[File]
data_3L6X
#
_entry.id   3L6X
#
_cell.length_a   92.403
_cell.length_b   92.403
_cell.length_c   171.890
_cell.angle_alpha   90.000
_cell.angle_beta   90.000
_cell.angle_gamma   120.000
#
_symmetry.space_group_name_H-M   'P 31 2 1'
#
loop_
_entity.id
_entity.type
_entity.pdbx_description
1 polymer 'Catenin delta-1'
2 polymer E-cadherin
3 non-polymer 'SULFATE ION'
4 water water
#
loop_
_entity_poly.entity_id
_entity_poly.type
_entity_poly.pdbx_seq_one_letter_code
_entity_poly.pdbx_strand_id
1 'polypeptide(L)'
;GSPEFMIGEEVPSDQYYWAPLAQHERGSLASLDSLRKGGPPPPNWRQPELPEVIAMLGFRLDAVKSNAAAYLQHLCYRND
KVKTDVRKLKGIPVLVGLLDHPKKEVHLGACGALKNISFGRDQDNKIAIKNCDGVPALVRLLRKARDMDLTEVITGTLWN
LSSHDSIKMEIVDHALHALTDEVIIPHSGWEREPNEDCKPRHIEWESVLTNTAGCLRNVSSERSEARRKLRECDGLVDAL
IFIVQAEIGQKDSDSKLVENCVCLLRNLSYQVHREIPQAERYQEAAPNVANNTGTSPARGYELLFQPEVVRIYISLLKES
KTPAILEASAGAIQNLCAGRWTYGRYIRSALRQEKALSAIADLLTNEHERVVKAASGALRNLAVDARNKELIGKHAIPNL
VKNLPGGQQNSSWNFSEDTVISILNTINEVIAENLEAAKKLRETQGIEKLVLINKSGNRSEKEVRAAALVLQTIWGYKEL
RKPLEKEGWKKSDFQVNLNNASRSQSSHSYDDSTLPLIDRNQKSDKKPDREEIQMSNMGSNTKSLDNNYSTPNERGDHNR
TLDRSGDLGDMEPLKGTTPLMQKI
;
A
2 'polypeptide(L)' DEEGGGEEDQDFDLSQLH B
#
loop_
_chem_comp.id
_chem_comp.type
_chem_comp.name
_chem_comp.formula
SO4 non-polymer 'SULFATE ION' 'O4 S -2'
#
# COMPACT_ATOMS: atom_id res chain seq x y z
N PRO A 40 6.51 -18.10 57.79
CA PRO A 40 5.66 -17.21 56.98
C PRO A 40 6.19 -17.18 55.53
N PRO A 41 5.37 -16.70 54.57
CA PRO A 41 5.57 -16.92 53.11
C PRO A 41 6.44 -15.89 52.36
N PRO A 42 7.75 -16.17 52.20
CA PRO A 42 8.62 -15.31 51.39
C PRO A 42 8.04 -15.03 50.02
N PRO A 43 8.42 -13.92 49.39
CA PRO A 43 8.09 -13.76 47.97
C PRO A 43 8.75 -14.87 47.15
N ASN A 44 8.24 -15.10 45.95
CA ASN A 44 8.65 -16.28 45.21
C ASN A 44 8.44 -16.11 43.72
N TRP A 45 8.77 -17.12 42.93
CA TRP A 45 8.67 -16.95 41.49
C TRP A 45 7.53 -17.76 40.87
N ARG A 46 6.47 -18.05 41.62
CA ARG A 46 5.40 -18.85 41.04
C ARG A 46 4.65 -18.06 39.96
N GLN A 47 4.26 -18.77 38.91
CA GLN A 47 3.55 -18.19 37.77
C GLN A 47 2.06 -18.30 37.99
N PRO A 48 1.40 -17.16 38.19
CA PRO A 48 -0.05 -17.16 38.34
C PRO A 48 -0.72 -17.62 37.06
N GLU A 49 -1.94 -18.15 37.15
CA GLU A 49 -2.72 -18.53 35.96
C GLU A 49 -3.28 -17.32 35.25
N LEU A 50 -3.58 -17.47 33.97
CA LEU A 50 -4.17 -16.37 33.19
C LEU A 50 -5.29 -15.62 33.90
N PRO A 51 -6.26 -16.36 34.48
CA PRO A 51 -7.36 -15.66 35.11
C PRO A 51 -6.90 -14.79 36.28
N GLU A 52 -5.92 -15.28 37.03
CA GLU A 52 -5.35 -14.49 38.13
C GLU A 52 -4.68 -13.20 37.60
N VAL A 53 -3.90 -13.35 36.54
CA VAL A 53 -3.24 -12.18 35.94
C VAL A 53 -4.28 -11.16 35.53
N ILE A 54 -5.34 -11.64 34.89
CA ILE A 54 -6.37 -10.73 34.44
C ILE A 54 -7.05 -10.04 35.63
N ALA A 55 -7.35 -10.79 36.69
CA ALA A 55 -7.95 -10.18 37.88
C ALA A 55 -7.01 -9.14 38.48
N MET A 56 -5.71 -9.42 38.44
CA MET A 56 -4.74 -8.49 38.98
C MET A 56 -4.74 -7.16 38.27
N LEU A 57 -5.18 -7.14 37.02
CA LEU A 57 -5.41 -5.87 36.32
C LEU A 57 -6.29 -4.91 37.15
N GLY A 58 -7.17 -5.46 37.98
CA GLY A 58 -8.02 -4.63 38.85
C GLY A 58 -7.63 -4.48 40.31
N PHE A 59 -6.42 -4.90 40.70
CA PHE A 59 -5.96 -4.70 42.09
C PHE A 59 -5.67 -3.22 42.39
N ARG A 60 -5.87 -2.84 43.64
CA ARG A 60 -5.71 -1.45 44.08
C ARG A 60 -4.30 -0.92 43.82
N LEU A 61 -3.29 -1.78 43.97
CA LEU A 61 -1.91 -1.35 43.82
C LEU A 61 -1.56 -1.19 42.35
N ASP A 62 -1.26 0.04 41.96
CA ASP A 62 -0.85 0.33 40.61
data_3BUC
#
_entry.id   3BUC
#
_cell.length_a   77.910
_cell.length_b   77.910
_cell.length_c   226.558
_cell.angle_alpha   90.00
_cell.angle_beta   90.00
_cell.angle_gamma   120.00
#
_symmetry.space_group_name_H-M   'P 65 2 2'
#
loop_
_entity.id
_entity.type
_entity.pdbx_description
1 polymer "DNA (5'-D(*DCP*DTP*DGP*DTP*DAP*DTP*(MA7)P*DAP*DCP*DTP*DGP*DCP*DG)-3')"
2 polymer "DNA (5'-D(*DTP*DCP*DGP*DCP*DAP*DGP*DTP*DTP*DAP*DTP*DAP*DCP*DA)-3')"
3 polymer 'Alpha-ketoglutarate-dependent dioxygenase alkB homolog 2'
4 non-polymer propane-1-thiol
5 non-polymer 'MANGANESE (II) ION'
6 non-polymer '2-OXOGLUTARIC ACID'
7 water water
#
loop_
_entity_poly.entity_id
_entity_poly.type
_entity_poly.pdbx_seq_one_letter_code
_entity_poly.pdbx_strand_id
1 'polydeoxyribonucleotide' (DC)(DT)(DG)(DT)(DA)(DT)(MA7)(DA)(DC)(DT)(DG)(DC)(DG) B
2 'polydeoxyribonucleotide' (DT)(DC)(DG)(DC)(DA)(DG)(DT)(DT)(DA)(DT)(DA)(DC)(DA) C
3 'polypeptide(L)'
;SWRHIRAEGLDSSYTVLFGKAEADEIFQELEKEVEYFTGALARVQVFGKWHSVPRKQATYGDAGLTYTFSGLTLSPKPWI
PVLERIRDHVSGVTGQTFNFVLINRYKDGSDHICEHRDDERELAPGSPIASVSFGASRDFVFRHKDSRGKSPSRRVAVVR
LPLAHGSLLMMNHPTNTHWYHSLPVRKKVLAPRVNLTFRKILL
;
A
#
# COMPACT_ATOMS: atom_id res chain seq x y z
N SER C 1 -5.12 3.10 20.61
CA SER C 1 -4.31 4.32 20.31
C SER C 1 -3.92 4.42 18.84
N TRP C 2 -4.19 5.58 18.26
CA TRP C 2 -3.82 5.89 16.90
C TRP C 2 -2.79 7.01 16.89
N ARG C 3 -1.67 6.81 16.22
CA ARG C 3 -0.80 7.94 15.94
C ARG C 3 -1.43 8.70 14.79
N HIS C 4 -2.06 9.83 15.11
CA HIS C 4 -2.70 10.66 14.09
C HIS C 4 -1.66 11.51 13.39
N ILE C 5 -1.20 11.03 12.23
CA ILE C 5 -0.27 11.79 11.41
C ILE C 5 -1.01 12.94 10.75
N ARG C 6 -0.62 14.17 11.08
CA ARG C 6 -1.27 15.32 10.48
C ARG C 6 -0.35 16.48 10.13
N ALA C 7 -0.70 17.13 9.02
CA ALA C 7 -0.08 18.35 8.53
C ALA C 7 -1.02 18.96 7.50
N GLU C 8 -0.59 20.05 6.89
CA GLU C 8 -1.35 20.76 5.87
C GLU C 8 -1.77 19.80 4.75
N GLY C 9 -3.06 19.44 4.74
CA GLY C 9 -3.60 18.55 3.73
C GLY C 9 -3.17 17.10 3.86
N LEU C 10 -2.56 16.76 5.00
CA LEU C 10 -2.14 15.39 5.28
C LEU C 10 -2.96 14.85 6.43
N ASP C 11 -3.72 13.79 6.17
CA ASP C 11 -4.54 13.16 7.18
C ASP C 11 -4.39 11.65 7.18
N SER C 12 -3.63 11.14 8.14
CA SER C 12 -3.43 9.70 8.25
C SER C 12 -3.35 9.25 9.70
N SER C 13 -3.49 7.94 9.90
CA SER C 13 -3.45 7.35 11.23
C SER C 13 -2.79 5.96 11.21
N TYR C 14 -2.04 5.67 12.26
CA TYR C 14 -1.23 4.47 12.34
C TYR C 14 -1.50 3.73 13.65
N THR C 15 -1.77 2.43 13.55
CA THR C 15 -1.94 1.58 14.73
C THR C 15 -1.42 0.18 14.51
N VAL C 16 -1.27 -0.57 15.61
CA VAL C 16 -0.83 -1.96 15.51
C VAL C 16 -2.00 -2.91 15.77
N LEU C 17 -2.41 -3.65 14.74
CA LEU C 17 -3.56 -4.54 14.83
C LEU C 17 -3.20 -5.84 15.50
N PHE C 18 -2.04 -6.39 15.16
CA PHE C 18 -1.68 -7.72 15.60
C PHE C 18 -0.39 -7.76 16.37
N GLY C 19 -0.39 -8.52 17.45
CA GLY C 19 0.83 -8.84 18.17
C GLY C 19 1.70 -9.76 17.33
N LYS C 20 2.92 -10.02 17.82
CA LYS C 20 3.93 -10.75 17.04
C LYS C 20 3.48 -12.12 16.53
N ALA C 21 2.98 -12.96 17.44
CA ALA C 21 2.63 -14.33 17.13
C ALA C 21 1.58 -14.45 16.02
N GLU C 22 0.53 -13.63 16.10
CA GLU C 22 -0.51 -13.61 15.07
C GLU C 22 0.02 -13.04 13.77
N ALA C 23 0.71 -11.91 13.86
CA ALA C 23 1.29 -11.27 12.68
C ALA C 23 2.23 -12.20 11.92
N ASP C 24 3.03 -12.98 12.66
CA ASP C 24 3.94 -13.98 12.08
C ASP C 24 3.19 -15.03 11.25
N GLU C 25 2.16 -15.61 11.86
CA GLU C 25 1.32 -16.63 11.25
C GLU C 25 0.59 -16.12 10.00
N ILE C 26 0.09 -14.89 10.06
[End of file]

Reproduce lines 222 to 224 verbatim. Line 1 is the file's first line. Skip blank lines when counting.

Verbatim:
C GLU C 22 0.02 -13.04 13.77
N ALA C 23 0.71 -11.91 13.86
CA ALA C 23 1.29 -11.27 12.68